California Supreme Court turns down stem cell research case

[JURIST] The California Supreme Court [official website] denied review [materials] of a lower court ruling Wednesday, effectively allowing the continuation of a state-sponsored program for stem cell research [JURIST news archive] operated by the California Institute for Regenerative Medicine [official website]. A California state appeals court upheld [JURIST report; opinion, PDF] the validity of the program in February, writing that it "suffers from no constitutional or other legal infirmity." Commenting on the Supreme Court's action, California Governor Arnold Schwarzenegger [official website] said [press release]:

Today's action by the California Supreme Court is a victory for our state because potentially life-saving science can continue without a shadow of legal doubt. This decision reaffirms voters' will to keep California on the forefront of embryonic stem cell research. California's leadership gives the best promise of finding a cure for deadly and debilitating diseases.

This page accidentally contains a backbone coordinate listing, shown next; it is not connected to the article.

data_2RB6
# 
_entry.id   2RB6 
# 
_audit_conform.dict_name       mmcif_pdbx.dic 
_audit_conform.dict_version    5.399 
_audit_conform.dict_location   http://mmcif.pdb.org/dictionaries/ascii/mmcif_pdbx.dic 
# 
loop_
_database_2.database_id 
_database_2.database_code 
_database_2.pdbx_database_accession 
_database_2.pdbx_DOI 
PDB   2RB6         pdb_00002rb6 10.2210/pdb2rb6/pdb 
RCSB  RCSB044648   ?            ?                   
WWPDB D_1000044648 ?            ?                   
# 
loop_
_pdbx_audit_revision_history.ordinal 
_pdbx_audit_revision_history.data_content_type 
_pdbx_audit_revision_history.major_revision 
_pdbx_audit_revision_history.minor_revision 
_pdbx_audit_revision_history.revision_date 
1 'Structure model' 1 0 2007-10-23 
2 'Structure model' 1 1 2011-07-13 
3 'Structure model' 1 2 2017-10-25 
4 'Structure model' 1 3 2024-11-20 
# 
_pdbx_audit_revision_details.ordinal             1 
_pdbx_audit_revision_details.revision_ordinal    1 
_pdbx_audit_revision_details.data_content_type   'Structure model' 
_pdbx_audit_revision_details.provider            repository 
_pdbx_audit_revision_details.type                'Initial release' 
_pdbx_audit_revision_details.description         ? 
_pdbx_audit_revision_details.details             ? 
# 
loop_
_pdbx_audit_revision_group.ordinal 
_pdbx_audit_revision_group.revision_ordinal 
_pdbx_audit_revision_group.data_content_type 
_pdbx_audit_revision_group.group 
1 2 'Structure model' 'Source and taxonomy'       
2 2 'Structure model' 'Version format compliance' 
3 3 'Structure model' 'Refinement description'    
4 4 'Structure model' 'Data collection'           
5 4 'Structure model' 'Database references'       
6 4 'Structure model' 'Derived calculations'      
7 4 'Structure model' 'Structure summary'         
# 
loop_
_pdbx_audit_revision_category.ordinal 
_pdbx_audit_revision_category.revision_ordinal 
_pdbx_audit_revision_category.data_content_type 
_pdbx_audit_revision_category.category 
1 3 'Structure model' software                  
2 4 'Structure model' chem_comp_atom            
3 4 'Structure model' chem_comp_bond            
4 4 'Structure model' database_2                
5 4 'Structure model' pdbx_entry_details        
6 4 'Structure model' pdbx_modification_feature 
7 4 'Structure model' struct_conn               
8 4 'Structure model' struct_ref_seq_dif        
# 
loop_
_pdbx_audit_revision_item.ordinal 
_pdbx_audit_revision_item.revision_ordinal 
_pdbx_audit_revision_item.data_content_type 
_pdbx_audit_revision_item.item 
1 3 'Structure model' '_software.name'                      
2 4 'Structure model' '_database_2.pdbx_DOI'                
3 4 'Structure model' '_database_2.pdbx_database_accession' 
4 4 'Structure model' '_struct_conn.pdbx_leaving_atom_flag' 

The research program, known as Proposition 71 [CA AG summary, PDF], was approved [JURIST report] in a 2004 state referendum by a 59 percent margin.

The lawsuit against the program [JURIST report] was brought by the California Family Bioethics Council and two anti-tax organizations - the People's Advocate and the National Tax Limitation Foundation [advocacy websites]. The trial court determined [JURIST report] that the stem cell program was being administered with sufficient state control and did not violate ballot initiative or conflicts of interest rules. AP has more.

 

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